$$\begin{aligned} c |\underline{\underline{\varepsilon }}|^2 \leqslant \mathbf {\underline{\underline{C}}}(\underline{x})\underline{\underline{\varepsilon }}:\underline{\underline{\varepsilon }}\leqslant C |\underline{\underline{\varepsilon }}|^2, \quad \forall \, \underline{\underline{\varepsilon }}. \end{aligned}$$


Since we are going to consider a limit process where the bulk modulus tends to infinity, a first step is to non-dimensionalise our system of equations. To do so, we introduce a typical length scale L of the domain \(\varOmega \), a typical observation time \(\tau \) and a shear modulus \( \mu \), and we define a non-dimensionalised displacement as follows:
$$\begin{aligned} {\hat{\underline{y}}_{\hat{\lambda }}}( t, \underline{x}) :=L^{-1} {\underline{y}_{\lambda }}( \tau \, t , L \, \underline{x}) , \quad t \in [0,{\widehat{T}}], \quad \underline{x}\in {\widehat{\varOmega }}, \end{aligned}$$
where \( {\widehat{\varOmega }} \) is a rescaled domain and \( {\widehat{T}} = T / \tau \) is of the order of unity. Note that t and \( \underline{x}\) refer now to non-dimensionalised variables. We also introduce the non-dimensionalised quantities
$$\begin{aligned} \hat{\rho } = \frac{L^2 \rho }{\tau ^2 \mu }, \quad {\widehat{\mathbf {\underline{\underline{C}}}}} = \mu ^{-1} \, { \mathbf {\underline{\underline{C}}}}, \quad \hat{\lambda } = \frac{ \lambda }{ \mu }, \quad \hat{\! \! \underline{f}}= \frac{L}{\mu } \underline{f}. \end{aligned}$$
Then, the equation of elastodynamics can be recast as
$$\begin{aligned} {\left\{ \begin{array}{ll} \hat{\rho } \, \partial _t^2 \hat{\underline{y}}_{\hat{\lambda }}- \underline{\mathrm {div}}\, \big ( {\widehat{\mathbf {\underline{\underline{C}}}}} \underline{\underline{\varepsilon }}(\hat{\underline{y}}_{\hat{\lambda }})\big ) - \hat{\lambda } \, \underline{\nabla }\mathrm {div}\, \hat{\underline{y}}_{\hat{\lambda }}\,=\, \hat{\! \! \underline{f}}&{} \text {in}\ [0,{\widehat{T}}] \times {\widehat{\varOmega }},\\ \hat{\underline{y}}_{\hat{\lambda }}(t=0) = \underline{0}, \quad \partial _t\hat{\underline{y}}_{\hat{\lambda }}(t=0) \,=\, \underline{0}&{} \text {in}\ {\widehat{\varOmega }}. \end{array}\right. } \end{aligned}$$
We also introduce here the pressure field \( p_{\lambda }\) associated with the displacement field \( \underline{y}_{\lambda }\). Its non-dimensionalised counterpart is given by
$$\begin{aligned} \hat{p}_{\hat{\lambda }}( t, \underline{x}) :=\mu ^{-1} {p_{\lambda }}( \tau \, t , L \, \underline{x}) , \quad t \in [0,{\widehat{T}}], \quad \underline{x}\in {\widehat{\varOmega }}. \end{aligned}$$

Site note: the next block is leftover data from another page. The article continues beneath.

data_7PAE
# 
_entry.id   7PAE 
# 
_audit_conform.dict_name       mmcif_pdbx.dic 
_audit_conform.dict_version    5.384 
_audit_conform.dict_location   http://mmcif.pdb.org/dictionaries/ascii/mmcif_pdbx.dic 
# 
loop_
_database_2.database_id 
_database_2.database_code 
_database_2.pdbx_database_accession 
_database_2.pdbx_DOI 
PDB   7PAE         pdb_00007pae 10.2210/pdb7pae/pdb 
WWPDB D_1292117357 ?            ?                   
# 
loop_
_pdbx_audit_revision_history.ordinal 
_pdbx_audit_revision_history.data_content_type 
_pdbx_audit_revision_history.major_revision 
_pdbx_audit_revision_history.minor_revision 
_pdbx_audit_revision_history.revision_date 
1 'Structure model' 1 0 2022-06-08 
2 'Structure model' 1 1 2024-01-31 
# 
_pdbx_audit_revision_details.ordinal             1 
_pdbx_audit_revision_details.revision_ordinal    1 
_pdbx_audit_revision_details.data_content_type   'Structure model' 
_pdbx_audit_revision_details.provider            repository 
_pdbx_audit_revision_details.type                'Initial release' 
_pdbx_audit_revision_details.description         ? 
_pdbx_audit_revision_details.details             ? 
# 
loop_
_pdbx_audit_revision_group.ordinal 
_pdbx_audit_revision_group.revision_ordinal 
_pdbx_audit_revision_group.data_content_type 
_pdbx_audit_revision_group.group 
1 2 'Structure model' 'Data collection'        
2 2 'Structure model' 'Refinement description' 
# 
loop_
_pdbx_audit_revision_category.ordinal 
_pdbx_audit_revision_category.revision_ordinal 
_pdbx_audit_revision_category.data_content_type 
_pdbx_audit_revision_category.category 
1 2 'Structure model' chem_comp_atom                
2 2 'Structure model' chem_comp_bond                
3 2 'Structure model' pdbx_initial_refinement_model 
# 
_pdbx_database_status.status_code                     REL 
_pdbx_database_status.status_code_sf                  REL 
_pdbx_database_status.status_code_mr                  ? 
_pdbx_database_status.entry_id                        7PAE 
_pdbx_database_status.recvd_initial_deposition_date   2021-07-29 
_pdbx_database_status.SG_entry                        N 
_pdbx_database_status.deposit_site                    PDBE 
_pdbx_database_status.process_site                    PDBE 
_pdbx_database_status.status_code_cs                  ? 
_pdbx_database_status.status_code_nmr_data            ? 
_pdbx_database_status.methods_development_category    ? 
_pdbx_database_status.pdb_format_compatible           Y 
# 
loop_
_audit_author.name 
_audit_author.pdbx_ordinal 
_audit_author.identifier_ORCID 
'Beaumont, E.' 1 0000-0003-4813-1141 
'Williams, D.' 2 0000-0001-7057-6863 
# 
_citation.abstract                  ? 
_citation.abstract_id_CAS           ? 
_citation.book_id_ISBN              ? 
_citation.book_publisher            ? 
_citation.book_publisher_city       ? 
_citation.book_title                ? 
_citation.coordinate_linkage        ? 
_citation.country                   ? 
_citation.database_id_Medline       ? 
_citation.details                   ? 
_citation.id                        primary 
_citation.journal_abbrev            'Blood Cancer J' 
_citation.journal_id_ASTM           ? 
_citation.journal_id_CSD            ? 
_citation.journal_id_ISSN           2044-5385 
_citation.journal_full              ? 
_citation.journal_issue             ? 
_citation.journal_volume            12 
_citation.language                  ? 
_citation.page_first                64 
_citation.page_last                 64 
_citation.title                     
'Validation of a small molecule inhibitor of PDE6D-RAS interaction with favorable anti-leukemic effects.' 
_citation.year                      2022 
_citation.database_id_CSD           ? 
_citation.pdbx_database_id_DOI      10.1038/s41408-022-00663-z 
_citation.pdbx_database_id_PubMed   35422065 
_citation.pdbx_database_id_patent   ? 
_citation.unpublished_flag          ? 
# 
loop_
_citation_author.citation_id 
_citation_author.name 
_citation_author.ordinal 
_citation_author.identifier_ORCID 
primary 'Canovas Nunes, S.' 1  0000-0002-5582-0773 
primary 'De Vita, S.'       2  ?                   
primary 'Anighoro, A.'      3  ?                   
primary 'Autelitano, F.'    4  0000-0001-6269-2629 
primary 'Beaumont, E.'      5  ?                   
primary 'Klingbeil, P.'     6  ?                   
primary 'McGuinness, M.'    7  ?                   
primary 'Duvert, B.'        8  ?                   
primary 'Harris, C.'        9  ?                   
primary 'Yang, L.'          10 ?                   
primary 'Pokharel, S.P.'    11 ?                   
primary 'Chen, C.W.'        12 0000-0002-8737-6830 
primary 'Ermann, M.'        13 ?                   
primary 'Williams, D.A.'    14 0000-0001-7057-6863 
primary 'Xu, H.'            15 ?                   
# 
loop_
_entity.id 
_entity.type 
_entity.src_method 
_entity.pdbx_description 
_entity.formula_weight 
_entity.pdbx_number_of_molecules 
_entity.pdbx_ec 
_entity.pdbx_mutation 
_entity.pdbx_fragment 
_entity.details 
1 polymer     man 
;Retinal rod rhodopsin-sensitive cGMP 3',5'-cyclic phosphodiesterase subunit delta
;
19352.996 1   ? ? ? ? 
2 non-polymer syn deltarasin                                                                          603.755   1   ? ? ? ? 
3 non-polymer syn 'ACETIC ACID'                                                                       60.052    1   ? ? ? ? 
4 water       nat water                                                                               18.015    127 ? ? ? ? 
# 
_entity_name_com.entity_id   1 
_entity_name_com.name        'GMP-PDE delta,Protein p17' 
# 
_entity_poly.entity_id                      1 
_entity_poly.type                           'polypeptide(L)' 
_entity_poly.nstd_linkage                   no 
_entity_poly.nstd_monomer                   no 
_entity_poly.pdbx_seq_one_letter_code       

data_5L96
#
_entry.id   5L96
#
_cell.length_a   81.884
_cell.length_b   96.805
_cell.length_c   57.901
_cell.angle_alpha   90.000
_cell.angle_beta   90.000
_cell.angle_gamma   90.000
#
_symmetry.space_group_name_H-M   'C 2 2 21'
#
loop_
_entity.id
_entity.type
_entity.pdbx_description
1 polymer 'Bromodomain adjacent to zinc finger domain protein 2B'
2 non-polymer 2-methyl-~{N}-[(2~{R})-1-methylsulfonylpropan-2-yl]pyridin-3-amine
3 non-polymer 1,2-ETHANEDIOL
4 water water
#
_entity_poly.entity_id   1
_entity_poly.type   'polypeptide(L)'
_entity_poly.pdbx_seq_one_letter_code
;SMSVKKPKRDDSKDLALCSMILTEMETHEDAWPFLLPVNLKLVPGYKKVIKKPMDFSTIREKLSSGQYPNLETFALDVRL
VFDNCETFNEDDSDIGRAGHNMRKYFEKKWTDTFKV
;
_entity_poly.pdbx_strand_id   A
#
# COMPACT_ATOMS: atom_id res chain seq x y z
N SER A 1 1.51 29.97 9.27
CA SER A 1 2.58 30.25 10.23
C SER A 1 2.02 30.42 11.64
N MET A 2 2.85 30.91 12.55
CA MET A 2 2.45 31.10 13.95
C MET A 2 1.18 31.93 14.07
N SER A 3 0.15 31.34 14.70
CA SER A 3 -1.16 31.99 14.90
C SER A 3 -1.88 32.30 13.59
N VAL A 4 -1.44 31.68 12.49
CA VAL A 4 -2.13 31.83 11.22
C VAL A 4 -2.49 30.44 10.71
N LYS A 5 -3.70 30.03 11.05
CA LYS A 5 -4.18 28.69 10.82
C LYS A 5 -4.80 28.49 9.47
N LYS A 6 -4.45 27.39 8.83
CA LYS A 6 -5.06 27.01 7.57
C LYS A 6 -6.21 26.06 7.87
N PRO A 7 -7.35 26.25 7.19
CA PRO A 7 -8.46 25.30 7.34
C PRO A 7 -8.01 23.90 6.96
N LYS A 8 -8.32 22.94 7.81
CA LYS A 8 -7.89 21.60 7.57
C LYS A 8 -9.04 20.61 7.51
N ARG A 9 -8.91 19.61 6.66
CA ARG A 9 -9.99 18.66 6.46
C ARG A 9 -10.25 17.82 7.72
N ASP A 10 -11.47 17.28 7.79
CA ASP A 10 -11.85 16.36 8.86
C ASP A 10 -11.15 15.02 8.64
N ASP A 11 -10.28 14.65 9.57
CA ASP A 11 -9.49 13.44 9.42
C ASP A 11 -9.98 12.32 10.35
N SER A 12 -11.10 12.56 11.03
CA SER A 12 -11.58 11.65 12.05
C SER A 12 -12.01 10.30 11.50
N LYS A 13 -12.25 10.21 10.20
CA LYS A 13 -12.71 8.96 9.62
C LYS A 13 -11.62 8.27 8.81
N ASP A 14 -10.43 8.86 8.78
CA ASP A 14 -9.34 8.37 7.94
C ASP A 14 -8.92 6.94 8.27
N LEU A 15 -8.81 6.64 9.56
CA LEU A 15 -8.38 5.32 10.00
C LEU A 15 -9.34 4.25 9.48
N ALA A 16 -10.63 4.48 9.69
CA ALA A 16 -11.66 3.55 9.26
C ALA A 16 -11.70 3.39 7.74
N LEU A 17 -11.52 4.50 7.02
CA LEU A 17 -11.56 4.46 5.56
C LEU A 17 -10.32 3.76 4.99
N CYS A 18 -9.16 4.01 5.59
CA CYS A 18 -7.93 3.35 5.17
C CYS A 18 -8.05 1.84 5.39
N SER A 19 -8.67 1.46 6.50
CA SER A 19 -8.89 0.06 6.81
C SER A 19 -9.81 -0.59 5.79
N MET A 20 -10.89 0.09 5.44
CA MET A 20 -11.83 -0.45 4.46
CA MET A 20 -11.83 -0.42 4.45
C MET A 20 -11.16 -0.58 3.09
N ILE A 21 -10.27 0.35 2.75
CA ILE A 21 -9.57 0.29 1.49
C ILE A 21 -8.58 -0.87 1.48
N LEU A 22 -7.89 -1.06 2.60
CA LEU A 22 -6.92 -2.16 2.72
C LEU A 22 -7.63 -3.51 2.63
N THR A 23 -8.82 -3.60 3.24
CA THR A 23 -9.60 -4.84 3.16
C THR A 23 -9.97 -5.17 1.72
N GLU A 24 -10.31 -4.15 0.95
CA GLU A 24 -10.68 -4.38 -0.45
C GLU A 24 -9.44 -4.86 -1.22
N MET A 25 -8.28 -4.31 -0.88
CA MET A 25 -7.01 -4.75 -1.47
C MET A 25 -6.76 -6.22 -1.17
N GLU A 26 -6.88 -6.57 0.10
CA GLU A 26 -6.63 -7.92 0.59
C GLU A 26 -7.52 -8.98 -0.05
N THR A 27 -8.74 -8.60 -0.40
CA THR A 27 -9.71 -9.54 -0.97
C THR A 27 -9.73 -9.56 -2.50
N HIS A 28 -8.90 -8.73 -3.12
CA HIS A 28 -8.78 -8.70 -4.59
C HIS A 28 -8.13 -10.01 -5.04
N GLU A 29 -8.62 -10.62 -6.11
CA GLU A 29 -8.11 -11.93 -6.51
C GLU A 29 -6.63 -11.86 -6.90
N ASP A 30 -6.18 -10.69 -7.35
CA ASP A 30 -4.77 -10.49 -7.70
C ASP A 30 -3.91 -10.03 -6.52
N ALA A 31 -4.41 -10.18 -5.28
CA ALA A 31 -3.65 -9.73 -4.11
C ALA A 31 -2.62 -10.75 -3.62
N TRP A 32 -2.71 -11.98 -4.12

For the sake of simplicity, we drop the notation \( \hat{\cdot } \) throughout the rest of the paper.

The mixed and penalised formulations

Existence and uniqueness results for problem (QI) are well-known (see [36]). An alternative, equivalent formulation to (QI) is obtained by introducing the scalar function \(p_{\lambda }:= \lambda \, \mathrm {div}\, \underline{y}_{\lambda }\). The couple \((\underline{y}_{\lambda },p_{\lambda })\in C^{2}(\mathcal {H})\cap C^1(\mathcal {X}) \times C^0(\mathcal {L})\) satisfies
$$\begin{aligned} {\left\{ \begin{array}{ll} \rho \, \partial _t^2 \underline{y}_{\lambda }- \underline{\mathrm {div}}\, (\mathbf {\underline{\underline{C}}}(\underline{x})\underline{\underline{\varepsilon }}(\underline{y}_{\lambda })) - \underline{\nabla }\, p_{\lambda }= \underline{f}&{} \text {in}\ \varOmega _T,\\ \mathrm {div}\, \underline{y}_{\lambda }= \lambda ^{-1}\, p_{\lambda }&{}\text {in}\ \varOmega _T, \\ \underline{y}_{\lambda }(t=0) = \underline{0}, \quad \partial _t\underline{y}_{\lambda }(t=0) = \underline{0}&{} \text {in}\ \varOmega .\\ \end{array}\right. } \end{aligned}$$
Since \( \lambda \) is large, it is natural to approximate the solution of (QIM) by the solution obtained at the limit as \(\lambda \) goes to infinity. More precisely, if one defines \((\underline{y},p)\) and some corrector functions \((\underline{y}_1,p_1)\) and \((\underline{y}_2,p_2)\) such that
$$\begin{aligned} \underline{y}_{\lambda }= \underline{y}+ \lambda ^{-1} \underline{y}_1 + \lambda ^{-2} \underline{y}_2 + \cdots , \quad p_{\lambda }= p + \lambda ^{-1} p_1 + \lambda ^{-2} p_2 + \cdots , \end{aligned}$$
then a standard asymptotic analysis procedure shows that \((\underline{y},p)\) satisfies a pure incompressible problem. This formulation reads
Find \((\underline{y},\, p)\in C^{2}(\mathcal {H})\cap C^1(\mathcal {V}) \times C^0(\mathcal {L})\) such that
$$\begin{aligned} {\left\{ \begin{array}{ll} \rho \, \partial _t^2 \underline{y}- \underline{\mathrm {div}}\, (\mathbf {\underline{\underline{C}}}(\underline{x})\underline{\underline{\varepsilon }}(\underline{y})) - \underline{\nabla }\, p = \underline{f}&{} \text {in}\ \varOmega _T,\\ \mathrm {div}\, \underline{y}= 0 &{}\text {in}\ \varOmega _T, \\ \underline{y}(t=0) = \underline{0}, \quad \partial _t\underline{y}(t=0) = \underline{0}&{} \text {in}\ \varOmega .\\ \end{array}\right. } \end{aligned}$$